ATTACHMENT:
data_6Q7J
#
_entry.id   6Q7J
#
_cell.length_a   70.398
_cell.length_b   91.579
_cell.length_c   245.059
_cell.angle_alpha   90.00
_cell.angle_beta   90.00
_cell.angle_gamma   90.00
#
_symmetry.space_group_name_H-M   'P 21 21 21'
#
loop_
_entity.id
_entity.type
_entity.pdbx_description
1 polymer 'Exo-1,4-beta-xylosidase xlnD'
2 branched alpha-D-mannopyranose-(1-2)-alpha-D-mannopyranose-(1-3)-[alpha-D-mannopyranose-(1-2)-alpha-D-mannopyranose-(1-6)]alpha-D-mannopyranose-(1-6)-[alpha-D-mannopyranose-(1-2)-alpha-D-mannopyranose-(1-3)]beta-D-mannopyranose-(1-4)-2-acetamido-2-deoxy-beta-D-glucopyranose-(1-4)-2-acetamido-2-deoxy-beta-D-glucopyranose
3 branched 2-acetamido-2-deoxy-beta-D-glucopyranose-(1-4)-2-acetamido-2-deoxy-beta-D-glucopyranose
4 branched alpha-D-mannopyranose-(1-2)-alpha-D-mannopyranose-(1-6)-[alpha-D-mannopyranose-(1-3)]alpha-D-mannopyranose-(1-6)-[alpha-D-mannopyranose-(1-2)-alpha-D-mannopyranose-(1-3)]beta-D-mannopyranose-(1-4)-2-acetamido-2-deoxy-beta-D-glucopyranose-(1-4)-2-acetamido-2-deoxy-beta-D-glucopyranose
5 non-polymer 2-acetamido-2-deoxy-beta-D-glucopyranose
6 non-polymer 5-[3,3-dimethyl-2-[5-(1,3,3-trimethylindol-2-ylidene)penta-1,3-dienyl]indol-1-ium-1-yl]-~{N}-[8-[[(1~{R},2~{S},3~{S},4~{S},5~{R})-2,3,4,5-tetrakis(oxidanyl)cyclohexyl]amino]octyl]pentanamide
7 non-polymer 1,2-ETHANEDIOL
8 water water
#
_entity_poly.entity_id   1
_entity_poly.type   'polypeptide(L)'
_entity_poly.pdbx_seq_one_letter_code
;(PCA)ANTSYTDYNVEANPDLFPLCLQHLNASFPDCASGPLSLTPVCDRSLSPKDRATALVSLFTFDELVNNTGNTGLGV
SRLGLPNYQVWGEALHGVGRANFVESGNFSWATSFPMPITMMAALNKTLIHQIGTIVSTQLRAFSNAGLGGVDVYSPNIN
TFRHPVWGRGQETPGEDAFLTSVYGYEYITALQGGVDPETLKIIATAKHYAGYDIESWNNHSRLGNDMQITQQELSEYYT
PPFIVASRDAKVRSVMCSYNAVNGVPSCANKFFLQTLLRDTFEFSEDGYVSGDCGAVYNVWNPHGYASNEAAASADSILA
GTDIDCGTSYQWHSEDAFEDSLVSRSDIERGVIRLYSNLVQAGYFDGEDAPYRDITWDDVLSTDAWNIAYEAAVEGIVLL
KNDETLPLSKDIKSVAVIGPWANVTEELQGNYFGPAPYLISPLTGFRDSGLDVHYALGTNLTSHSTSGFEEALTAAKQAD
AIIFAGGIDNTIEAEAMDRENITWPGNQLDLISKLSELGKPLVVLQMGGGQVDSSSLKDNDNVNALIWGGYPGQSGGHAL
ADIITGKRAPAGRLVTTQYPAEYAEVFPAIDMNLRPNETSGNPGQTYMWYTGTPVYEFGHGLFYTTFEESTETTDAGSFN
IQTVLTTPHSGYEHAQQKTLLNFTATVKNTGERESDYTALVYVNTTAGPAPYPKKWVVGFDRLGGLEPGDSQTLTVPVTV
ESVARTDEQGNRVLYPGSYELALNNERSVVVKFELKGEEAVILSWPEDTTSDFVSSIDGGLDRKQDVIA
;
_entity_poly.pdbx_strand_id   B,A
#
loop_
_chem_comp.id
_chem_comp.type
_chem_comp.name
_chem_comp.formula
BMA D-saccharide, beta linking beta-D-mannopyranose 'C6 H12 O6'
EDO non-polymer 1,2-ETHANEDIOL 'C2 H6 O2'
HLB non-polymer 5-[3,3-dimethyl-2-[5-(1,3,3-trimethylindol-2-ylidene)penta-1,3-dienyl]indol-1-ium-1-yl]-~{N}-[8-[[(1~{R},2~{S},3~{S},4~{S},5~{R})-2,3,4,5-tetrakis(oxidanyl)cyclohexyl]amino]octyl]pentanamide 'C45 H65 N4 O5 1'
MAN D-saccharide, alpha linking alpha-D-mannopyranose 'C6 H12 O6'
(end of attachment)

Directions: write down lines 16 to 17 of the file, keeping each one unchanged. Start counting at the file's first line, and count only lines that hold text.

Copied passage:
_entity.type
_entity.pdbx_description